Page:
Kabaddi is a contact team and sport competed between two teams of seven players each. The goal of the game is for a single player on the attack, referred to as a “raider”, to run into the defending team’s half of a court, tag out as many of their defenders as feasible, and retreat to their own half of the court, all without being caught by the defenders, and in a single breath. Points are scored marked by the raider, while the defending team earns a point for stopping the raider. Players are taken out of the game if they are marked or tackled, but are returned back in for each point scored by their team from a tag or tackle.
It is widespread in South Asia and other neighboring Asian countries. Although descriptions of kabaddi appear in the histories of ancient India, the game was generalized as a competitive sport in the 20th century. It is the national sport of Bangladesh. It is the state game of the Indian states of Andhra Pradesh, Bihar, Haryana, Karnataka, Kerala, Maharashtra, Odisha, Punjab, Tamil Nadu, Telangana, and Uttar Pradesh.
There are two major orders of kabaddi: so-called Punjabi kabaddi also pointed to as circle style, comprises ancestral forms of the sport that are played on a circular field outdoors, while the regular style, played on a rectangular court indoors, is the system played in major licensed leagues and international competitions such as the Asian Games.
The game is known by various names in different parts of South Asia, such as kabaddi or chedugudu in Andhra Pradesh; kabaddi in Maharashtra, Karnataka, Kerala and Telangana; kabadi or ha-du-du in Bangladesh; bhavatik in Maldives, kauddi or kabaddi in the Punjab region; hu-tu-tu in Western India, hu-do-do in Eastern India; chadakudu in South India; kapardi in Nepal; and kabadi or sadugudu in Tamil Nadu.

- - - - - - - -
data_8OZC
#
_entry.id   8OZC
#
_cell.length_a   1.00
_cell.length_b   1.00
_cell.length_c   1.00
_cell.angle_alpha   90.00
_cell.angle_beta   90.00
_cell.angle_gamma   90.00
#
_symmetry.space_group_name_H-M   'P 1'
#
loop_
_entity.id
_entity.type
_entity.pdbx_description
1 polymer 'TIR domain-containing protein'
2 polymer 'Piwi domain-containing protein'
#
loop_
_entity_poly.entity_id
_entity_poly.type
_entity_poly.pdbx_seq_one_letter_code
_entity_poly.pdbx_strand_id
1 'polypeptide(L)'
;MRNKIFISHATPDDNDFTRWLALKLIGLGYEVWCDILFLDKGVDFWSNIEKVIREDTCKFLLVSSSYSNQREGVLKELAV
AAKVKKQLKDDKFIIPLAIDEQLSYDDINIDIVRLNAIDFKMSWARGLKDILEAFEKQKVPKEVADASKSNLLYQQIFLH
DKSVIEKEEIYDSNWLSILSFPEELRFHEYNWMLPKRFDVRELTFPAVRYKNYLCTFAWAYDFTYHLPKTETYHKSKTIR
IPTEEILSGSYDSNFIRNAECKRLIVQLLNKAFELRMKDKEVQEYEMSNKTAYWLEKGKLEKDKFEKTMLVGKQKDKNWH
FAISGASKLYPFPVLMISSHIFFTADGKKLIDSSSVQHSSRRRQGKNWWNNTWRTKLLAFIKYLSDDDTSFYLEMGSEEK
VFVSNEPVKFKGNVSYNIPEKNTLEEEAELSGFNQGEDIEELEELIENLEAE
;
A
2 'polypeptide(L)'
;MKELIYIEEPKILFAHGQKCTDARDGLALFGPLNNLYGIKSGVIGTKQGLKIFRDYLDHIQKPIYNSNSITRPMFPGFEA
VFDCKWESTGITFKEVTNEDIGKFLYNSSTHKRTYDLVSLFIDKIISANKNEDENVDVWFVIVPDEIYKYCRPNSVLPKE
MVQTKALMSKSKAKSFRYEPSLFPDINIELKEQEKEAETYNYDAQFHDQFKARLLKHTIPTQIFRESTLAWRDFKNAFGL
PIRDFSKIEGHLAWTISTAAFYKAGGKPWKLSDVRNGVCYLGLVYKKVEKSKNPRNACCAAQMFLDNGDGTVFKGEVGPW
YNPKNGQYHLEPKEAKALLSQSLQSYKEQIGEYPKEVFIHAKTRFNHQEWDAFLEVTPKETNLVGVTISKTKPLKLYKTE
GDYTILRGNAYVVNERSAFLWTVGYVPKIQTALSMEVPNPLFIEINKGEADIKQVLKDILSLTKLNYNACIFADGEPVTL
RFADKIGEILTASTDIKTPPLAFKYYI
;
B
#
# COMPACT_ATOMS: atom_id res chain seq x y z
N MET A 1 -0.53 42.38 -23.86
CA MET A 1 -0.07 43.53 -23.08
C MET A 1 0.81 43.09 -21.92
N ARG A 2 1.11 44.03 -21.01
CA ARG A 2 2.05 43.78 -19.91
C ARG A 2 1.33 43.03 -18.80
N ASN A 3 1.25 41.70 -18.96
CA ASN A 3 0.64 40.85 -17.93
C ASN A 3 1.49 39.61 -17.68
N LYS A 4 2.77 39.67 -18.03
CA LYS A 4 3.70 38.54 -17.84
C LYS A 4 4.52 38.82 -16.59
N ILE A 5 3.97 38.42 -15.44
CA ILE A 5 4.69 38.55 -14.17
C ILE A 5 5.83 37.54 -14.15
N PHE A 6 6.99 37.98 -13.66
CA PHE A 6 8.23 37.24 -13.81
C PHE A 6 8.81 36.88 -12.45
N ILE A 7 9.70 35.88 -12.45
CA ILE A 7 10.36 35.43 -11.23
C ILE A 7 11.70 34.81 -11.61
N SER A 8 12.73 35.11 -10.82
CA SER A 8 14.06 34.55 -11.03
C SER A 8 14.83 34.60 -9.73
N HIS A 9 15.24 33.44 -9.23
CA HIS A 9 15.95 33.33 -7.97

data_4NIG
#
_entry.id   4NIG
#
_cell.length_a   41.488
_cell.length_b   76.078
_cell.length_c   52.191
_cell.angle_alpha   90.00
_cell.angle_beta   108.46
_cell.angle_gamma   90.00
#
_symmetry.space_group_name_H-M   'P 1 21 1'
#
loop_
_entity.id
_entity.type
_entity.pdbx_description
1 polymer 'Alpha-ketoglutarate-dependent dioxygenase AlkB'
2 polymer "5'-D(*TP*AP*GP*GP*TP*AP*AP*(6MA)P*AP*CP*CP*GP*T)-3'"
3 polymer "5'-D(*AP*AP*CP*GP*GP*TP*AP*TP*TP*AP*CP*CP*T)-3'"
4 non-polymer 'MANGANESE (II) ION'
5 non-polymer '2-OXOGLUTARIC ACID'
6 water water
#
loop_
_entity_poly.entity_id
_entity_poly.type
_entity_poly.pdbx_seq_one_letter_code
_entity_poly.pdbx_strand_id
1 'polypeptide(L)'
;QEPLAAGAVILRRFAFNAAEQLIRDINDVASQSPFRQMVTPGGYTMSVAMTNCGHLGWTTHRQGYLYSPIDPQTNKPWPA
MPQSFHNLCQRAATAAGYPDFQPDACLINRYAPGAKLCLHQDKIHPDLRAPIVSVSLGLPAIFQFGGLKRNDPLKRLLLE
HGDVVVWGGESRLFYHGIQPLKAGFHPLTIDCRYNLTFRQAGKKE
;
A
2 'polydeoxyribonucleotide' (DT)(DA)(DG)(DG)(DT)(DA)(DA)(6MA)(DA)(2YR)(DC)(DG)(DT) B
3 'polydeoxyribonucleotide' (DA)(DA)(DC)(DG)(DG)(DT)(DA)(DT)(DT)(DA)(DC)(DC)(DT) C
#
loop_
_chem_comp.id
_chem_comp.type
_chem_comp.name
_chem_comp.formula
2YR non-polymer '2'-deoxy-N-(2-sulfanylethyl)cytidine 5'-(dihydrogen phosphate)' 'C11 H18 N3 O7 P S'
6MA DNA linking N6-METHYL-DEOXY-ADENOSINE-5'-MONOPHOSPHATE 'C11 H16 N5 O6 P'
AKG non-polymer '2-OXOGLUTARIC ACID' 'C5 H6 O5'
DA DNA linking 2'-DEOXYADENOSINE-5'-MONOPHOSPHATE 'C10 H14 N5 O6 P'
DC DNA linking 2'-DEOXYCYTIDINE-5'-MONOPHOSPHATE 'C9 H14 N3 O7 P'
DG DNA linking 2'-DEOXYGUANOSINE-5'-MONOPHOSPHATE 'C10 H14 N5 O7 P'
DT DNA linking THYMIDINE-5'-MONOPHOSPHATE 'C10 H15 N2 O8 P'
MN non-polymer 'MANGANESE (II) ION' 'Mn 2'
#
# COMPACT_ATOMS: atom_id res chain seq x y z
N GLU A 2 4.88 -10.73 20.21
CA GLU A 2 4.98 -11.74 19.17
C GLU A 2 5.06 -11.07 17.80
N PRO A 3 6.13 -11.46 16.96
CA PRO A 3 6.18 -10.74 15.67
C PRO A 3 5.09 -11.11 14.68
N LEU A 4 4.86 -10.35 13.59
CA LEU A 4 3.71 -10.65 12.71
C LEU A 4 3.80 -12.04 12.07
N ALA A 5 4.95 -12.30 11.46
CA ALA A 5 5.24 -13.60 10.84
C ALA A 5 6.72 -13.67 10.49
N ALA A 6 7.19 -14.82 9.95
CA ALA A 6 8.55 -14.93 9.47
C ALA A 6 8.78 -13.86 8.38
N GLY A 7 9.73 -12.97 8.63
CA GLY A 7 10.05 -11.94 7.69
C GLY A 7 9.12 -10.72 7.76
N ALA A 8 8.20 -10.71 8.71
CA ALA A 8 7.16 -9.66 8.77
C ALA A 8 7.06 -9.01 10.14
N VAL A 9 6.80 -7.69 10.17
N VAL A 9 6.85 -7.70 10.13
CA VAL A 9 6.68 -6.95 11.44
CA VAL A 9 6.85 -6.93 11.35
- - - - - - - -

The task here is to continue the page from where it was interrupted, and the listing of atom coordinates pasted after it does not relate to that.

Origin of the game
Indian History confirms that kabaddi originated from the Golden Vedic period of ancient India around 4000 years ago. The game was said to have been prevalent among the Yadava people; an abhang by Tukaram stated that the god Krishna played the game in his youth, while the Mahabharata contains a tale of Arjuna being able to sneak into hostile areas also take out enemies unharmed, drawing parallels to the gameplay of kabaddi. There are stories of Gautama Buddha having played the game recreationally.
India has been credited with having helped to spread kabaddi as a competitive sport, with the first planned competitions occurring in the 1920s, their introduction to the program of the Indian Olympic Games in 1938, the establishment of the All-India Kabaddi Federation in 1950, and it is played as a demonstration sport at the inaugural 1951 Asian Games in New Delhi. These improvements helped to formalize the sport, which had traditionally been played in villages, for genuine international competition.
After being exhibited again at the 1982 Asian Games in Delhi, kabaddi was added to the Asian Games’ program beginning in 1990. Women’s kabaddi also got included in the 2010 Asian Games in Guangzhou.